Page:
The Turkey Tribunal, a civil society-led people's tribunal to review and deliver judgment on Turkey’s human rights record, held a webinar on Jan. 21 to discuss the question of impunity in the country, with the participation of politicians, experts and activists.
The event was hosted by Johan Vande Lanotte, Belgian professor of law who initiated the Turkey Tribunal project.
Emre Turkut, a researcher from the Uppsala University in Sweden and one of the rapporteurs for the initiative, said the report that he drafted, “Impunity in Turkey Today,” focused on whether there are effective ways in Turkey to ensure effective investigation of allegations of torture and ill-treatment and, in the case that there are not, whether one can speak of an organized and institutionalized impunity that prevents effective and meaningful investigation.
Turkut said that the Turkish legislation has clauses making it difficult or impossible to prosecute officials over abuses, such as in the case of the assassination of Turkish-Armenian journalist Hrant Dink where the some of the investigative courses were blocked because the necessary authorizations for the prosecution of some government officials were not granted.
Turkut said the problem of impunity became much more pervasive after the failed military coup of July 2016 and that about 90% of torture-related complaints have not been investigated in recent years.
Orsola Casagrande, co-author of the report “Fight Impunity,” said that the silence of the international community in the face of crimes against humanity contributes to impunity. She pointed out that Turkey’s military invasion of the neighboring Syrian province of Afrin three years ago has led to horrific crimes.
Marie Arena, Belgian MEP and the Chair of the European Parliament’s Subcommittee on Human Rights, said impunity was a priority for the Subcommittee.
“When there is no access to justice, people pay the price twice,” Arena said.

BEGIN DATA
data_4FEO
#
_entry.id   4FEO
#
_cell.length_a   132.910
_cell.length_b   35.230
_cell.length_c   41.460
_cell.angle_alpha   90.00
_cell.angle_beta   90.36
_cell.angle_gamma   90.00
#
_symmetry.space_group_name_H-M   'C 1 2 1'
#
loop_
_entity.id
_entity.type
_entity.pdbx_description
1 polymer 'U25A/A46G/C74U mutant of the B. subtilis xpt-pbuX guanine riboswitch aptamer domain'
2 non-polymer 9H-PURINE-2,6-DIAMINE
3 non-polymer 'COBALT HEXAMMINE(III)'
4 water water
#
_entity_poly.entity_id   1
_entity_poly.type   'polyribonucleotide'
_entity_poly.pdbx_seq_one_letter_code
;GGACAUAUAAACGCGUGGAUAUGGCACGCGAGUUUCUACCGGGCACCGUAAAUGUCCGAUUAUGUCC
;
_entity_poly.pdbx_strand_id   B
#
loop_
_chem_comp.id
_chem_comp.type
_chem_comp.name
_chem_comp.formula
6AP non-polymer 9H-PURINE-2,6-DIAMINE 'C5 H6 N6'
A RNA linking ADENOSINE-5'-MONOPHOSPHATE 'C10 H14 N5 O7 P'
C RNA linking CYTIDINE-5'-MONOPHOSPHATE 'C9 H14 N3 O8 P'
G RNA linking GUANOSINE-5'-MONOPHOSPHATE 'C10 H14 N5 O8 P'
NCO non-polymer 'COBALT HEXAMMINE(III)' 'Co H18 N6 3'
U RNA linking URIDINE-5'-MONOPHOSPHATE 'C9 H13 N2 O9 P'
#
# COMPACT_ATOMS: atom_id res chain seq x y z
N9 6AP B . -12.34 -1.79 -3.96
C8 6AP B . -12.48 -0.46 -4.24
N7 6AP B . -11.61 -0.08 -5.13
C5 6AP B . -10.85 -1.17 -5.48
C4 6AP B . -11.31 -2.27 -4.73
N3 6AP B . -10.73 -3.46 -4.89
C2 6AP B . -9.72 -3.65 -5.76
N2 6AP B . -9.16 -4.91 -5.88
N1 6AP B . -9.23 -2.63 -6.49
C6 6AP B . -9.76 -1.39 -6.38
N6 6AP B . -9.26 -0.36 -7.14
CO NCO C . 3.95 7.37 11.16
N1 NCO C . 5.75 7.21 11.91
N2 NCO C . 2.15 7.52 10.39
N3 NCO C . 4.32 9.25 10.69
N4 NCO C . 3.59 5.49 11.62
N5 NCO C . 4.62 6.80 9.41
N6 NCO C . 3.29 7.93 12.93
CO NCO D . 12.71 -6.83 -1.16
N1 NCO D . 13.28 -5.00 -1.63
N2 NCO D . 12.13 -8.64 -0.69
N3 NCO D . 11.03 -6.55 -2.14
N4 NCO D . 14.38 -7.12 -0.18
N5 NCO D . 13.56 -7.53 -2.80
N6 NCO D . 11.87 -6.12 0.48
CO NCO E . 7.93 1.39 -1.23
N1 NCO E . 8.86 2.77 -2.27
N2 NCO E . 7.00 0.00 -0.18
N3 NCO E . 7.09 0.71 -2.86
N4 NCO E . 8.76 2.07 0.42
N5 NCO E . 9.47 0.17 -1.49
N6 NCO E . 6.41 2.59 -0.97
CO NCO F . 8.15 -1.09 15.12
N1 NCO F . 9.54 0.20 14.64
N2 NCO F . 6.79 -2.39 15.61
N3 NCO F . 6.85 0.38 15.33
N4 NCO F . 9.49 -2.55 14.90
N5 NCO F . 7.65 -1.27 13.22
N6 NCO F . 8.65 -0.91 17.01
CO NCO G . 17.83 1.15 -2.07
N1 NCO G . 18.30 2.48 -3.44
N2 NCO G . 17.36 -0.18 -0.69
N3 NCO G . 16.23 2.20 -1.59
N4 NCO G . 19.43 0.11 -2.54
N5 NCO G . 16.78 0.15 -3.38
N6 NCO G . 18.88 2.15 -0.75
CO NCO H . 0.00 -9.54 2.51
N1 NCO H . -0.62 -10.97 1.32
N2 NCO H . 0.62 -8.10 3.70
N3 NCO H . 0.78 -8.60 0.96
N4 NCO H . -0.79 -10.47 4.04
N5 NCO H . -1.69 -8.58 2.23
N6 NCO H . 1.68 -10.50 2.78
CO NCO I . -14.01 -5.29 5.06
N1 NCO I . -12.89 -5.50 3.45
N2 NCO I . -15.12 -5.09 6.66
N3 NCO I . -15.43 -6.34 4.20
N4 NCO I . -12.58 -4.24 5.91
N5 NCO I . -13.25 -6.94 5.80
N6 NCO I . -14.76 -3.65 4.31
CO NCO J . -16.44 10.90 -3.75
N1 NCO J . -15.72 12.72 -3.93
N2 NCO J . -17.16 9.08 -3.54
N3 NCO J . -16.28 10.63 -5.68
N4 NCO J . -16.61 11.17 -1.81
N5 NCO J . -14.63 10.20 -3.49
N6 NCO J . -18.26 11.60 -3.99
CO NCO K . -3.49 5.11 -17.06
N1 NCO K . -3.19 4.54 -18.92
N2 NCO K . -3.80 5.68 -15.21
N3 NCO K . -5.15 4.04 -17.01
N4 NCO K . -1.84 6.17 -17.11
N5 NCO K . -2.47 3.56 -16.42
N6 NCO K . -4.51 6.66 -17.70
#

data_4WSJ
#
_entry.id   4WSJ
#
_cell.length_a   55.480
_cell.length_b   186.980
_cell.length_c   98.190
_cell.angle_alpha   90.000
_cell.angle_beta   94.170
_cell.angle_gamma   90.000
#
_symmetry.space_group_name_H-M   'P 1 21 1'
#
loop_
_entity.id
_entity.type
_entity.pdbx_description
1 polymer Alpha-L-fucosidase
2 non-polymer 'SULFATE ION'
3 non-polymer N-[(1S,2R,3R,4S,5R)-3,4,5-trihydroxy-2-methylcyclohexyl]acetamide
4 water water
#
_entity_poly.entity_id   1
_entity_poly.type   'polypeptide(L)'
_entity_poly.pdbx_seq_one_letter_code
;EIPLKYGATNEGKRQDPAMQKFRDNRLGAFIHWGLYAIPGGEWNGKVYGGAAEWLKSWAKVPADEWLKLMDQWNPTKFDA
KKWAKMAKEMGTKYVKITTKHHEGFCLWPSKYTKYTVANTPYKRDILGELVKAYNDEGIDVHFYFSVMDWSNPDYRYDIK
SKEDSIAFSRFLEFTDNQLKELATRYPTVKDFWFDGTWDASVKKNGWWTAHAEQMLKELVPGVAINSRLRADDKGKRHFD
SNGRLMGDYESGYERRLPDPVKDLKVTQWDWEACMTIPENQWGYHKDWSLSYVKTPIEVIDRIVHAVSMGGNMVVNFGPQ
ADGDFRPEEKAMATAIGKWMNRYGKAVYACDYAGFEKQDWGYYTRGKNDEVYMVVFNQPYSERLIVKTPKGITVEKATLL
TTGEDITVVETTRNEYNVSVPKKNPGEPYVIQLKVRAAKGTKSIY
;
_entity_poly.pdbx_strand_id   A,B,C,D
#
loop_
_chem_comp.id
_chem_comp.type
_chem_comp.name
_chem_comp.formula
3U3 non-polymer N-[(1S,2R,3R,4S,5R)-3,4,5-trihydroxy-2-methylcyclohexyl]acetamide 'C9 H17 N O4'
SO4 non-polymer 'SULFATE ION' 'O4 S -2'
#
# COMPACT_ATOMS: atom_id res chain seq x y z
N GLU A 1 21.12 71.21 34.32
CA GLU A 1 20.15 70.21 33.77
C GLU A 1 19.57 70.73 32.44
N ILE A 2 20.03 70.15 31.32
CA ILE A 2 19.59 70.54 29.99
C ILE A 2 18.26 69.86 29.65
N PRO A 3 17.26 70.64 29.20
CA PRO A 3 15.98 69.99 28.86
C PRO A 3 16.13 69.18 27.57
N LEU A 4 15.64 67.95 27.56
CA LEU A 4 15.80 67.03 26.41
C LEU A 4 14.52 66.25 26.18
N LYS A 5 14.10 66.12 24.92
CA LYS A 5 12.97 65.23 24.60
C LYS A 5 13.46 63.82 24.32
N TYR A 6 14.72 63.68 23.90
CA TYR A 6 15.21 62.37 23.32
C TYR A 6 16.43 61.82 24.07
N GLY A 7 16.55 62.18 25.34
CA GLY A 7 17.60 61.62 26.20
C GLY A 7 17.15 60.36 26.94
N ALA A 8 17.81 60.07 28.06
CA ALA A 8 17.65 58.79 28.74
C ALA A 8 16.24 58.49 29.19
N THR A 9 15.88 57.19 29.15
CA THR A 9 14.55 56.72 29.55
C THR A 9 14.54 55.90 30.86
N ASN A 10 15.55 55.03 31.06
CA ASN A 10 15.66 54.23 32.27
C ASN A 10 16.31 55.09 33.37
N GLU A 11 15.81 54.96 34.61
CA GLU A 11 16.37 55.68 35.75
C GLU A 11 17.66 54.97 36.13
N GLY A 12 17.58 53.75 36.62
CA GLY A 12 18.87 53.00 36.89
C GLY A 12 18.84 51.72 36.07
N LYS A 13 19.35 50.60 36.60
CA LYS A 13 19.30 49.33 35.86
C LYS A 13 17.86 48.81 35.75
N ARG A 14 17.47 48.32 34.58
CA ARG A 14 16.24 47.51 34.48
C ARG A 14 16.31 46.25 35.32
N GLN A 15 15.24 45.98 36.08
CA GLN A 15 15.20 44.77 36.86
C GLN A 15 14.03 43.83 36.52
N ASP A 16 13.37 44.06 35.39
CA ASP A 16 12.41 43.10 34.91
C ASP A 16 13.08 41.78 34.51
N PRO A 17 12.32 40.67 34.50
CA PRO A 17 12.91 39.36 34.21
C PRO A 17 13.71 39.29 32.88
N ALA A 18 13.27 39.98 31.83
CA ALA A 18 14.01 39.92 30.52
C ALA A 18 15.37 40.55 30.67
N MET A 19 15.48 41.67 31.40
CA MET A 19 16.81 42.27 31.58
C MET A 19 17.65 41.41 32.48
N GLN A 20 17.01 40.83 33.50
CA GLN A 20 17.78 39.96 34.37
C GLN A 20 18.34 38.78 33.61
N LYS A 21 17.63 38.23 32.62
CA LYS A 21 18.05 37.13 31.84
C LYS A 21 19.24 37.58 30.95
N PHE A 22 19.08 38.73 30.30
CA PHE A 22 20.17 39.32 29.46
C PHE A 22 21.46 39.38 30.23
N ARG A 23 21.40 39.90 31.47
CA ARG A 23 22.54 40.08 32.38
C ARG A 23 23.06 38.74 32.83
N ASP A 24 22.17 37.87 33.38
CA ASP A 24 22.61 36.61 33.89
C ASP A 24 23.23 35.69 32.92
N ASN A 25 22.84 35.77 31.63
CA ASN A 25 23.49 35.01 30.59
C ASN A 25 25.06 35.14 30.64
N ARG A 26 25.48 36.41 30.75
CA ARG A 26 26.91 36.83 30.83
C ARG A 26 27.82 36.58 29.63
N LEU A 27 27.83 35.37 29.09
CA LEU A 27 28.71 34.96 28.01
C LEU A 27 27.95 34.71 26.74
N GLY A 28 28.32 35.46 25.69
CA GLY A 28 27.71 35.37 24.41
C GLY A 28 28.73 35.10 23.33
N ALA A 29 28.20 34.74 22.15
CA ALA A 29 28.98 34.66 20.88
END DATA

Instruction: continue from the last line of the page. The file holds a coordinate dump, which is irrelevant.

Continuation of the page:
On the question of tackling impunity on a multilateral level, Arena said she hopes that with the taking office of the new US President Joe Biden, the EU and the US could work together to promote. She added that during the Trump administration the EU felt alone in defending human rights.
Arena said they are working in the Parliament on a due diligence mechanism to address the question of European companies who are aligned with authoritarian regimes around the world and to hold these companies to account for human rights violations occurring in countries such as China.
With regards to EU stance on Turkey, Arena said that the divisions seen in the EU Council sometimes make it impossible to impose sanctions on Turkey.
Michael Polak, a barrister from the Church Court Chambers in the UK said he has teamed up with the Arrested Lawyers Initiative, a group of exiled lawyers from Turkey, in order to target impunity and go after those responsible for violations against lawyers and other victims, in a joint initiative called “Turkey Human Rights Accountability Project.”
He said that within the framework of the project they are particularly looking into Turkish prosecutors, who wield an inordinate amount of power, as well as police chiefs under whose watch alleged incidents of torture took place.
Polak said that after Brexit, the UK will have to do develop its own sanctions regime.
“Because the UN system is failing us, because of the veto power of countries like Russia and China, there seems to be a trend towards non-UN actions,” Polak said.
The event also featured testimonies of Erkan Kurkut, the brother of Kemal Kurkut who was shot dead by the police in 2017 during Newroz celebrations in Turkey’s predominantly Kurdish Southeast, and Natali Avazyan, a prominent human rights activist especially known for her advocacy in favor of female political prisoners and their children who are imprisoned alongside them.